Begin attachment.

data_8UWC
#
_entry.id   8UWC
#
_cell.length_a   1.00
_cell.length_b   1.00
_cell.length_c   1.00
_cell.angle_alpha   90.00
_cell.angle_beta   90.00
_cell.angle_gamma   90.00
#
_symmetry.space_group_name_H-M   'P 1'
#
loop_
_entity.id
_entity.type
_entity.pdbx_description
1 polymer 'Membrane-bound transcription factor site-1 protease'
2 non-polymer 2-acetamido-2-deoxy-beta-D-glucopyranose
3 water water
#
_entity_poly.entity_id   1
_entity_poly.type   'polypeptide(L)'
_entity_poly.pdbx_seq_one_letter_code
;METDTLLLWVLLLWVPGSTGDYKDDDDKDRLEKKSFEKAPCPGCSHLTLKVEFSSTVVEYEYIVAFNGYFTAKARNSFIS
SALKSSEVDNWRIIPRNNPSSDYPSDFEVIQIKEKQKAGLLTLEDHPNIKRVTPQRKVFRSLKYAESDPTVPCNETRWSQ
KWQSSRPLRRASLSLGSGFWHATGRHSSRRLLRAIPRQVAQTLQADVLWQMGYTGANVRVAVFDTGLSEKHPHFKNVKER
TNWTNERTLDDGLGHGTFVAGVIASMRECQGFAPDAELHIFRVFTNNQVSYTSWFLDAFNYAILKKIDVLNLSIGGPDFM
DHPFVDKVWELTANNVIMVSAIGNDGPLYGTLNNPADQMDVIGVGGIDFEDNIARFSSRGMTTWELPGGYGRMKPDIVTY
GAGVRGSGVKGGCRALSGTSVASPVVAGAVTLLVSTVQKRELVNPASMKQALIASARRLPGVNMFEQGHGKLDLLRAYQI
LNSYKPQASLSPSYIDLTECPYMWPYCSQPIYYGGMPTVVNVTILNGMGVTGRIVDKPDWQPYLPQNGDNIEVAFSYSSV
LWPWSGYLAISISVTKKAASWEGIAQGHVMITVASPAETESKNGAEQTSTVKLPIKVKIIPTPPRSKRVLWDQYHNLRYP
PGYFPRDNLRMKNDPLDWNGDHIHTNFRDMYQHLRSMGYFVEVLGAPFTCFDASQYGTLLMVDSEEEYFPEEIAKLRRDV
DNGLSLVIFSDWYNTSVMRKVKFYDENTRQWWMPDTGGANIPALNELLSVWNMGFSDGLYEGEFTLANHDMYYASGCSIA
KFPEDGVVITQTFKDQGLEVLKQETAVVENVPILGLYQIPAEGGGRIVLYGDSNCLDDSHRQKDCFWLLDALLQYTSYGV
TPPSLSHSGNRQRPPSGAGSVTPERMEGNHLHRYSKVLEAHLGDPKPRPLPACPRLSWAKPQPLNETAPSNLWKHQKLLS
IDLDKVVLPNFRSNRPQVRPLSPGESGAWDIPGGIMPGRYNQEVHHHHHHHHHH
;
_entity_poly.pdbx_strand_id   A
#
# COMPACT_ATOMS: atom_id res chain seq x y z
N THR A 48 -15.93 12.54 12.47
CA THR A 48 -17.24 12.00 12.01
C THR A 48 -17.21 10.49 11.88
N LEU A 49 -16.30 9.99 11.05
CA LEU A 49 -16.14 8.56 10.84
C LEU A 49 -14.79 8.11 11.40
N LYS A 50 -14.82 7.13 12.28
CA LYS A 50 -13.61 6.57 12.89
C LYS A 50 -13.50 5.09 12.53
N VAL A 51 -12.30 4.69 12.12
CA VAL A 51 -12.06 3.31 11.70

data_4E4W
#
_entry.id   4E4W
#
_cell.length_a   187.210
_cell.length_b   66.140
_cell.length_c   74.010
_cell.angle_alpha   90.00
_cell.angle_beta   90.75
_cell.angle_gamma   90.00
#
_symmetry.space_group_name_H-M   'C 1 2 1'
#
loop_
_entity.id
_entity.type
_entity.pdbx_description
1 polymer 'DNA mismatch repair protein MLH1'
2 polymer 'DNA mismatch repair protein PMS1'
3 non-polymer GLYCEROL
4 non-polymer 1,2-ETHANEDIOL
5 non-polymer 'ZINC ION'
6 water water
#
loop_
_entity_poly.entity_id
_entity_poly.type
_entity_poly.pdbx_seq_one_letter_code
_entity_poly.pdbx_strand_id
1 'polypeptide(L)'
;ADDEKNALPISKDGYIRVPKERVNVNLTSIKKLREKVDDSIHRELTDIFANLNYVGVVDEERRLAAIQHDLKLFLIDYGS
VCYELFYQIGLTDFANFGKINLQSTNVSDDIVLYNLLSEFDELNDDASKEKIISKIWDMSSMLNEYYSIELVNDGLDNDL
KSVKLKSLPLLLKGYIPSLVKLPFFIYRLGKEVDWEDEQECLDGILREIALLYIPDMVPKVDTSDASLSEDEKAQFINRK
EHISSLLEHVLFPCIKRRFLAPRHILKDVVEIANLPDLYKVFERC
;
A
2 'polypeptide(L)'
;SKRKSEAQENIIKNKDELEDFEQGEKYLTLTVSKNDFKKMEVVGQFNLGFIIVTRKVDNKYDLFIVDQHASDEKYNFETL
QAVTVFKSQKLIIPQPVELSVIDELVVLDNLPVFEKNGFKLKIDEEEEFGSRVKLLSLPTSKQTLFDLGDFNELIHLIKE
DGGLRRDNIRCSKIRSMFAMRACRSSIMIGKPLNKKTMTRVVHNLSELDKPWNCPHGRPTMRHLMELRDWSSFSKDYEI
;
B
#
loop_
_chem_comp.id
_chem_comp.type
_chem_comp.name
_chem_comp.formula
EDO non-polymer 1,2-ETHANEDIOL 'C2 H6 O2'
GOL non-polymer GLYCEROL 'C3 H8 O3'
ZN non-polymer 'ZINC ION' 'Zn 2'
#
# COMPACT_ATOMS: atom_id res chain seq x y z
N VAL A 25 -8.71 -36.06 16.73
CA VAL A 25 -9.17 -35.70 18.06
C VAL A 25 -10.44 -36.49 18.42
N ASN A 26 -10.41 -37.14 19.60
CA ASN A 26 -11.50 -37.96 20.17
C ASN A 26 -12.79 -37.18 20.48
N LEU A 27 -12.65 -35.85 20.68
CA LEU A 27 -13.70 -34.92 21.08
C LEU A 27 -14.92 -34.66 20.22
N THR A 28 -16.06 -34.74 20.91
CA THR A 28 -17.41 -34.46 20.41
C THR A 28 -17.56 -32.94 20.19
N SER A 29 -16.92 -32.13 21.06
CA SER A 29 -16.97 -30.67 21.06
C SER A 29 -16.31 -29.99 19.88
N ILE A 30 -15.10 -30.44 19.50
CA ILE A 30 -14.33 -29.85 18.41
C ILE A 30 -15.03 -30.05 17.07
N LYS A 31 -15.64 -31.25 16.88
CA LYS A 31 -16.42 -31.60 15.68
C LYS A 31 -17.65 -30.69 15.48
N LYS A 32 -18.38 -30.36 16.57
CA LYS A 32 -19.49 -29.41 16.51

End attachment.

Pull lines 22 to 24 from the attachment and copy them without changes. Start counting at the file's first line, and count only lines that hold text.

_entity_poly.entity_id   1
_entity_poly.type   'polypeptide(L)'
_entity_poly.pdbx_seq_one_letter_code